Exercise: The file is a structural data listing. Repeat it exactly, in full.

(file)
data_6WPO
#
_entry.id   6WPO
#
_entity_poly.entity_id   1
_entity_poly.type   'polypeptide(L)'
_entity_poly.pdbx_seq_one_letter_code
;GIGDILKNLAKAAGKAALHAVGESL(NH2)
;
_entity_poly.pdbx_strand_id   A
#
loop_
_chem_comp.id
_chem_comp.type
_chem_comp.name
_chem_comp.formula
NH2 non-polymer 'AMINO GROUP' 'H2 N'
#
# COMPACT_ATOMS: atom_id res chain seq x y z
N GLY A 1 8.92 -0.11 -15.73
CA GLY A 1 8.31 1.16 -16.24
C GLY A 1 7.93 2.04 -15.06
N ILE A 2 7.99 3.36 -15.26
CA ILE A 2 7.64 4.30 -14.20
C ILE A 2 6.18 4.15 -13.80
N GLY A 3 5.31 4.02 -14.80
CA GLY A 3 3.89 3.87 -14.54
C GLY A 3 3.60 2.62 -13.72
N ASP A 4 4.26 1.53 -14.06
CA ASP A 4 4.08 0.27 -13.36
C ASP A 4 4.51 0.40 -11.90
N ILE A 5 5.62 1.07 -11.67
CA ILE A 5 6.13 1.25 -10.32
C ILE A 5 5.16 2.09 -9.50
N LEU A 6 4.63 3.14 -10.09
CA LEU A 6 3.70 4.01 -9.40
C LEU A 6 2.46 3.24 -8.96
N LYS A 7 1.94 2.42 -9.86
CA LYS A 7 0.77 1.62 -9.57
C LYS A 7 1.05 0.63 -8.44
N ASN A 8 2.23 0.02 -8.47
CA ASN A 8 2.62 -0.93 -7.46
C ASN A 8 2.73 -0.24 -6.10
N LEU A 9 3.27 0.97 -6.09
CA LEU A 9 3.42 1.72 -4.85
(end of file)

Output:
data_6WPO
#
_entry.id   6WPO
#
_entity_poly.entity_id   1
_entity_poly.type   'polypeptide(L)'
_entity_poly.pdbx_seq_one_letter_code
;GIGDILKNLAKAAGKAALHAVGESL(NH2)
;
_entity_poly.pdbx_strand_id   A
#
loop_
_chem_comp.id
_chem_comp.type
_chem_comp.name
_chem_comp.formula
NH2 non-polymer 'AMINO GROUP' 'H2 N'
#
# COMPACT_ATOMS: atom_id res chain seq x y z
N GLY A 1 8.92 -0.11 -15.73
CA GLY A 1 8.31 1.16 -16.24
C GLY A 1 7.93 2.04 -15.06
N ILE A 2 7.99 3.36 -15.26
CA ILE A 2 7.64 4.30 -14.20
C ILE A 2 6.18 4.15 -13.80
N GLY A 3 5.31 4.02 -14.80
CA GLY A 3 3.89 3.87 -14.54
C GLY A 3 3.60 2.62 -13.72
N ASP A 4 4.26 1.53 -14.06
CA ASP A 4 4.08 0.27 -13.36
C ASP A 4 4.51 0.40 -11.90
N ILE A 5 5.62 1.07 -11.67
CA ILE A 5 6.13 1.25 -10.32
C ILE A 5 5.16 2.09 -9.50
N LEU A 6 4.63 3.14 -10.09
CA LEU A 6 3.70 4.01 -9.40
C LEU A 6 2.46 3.24 -8.96
N LYS A 7 1.94 2.42 -9.86
CA LYS A 7 0.77 1.62 -9.57
C LYS A 7 1.05 0.63 -8.44
N ASN A 8 2.23 0.02 -8.47
CA ASN A 8 2.62 -0.93 -7.46
C ASN A 8 2.73 -0.24 -6.10
N LEU A 9 3.27 0.97 -6.09
CA LEU A 9 3.42 1.72 -4.85